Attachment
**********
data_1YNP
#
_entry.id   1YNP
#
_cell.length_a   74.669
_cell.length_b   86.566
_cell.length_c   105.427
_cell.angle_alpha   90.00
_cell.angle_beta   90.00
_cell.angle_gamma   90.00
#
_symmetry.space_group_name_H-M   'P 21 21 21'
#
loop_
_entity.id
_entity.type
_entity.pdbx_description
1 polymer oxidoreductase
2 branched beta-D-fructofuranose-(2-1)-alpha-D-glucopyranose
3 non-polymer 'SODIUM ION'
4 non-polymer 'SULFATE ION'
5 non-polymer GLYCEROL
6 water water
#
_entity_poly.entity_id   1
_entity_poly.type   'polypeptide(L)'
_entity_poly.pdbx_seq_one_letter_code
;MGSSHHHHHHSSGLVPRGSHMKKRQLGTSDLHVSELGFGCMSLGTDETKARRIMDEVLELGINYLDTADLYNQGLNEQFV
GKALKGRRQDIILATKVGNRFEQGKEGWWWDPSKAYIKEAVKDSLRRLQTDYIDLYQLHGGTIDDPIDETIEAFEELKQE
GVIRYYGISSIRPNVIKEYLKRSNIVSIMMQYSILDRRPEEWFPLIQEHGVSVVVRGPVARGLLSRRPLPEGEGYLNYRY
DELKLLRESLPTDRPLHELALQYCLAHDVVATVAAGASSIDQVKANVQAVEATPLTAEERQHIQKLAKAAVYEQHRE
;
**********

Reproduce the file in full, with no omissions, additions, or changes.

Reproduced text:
data_1YNP
#
_entry.id   1YNP
#
_cell.length_a   74.669
_cell.length_b   86.566
_cell.length_c   105.427
_cell.angle_alpha   90.00
_cell.angle_beta   90.00
_cell.angle_gamma   90.00
#
_symmetry.space_group_name_H-M   'P 21 21 21'
#
loop_
_entity.id
_entity.type
_entity.pdbx_description
1 polymer oxidoreductase
2 branched beta-D-fructofuranose-(2-1)-alpha-D-glucopyranose
3 non-polymer 'SODIUM ION'
4 non-polymer 'SULFATE ION'
5 non-polymer GLYCEROL
6 water water
#
_entity_poly.entity_id   1
_entity_poly.type   'polypeptide(L)'
_entity_poly.pdbx_seq_one_letter_code
;MGSSHHHHHHSSGLVPRGSHMKKRQLGTSDLHVSELGFGCMSLGTDETKARRIMDEVLELGINYLDTADLYNQGLNEQFV
GKALKGRRQDIILATKVGNRFEQGKEGWWWDPSKAYIKEAVKDSLRRLQTDYIDLYQLHGGTIDDPIDETIEAFEELKQE
GVIRYYGISSIRPNVIKEYLKRSNIVSIMMQYSILDRRPEEWFPLIQEHGVSVVVRGPVARGLLSRRPLPEGEGYLNYRY
DELKLLRESLPTDRPLHELALQYCLAHDVVATVAAGASSIDQVKANVQAVEATPLTAEERQHIQKLAKAAVYEQHRE
;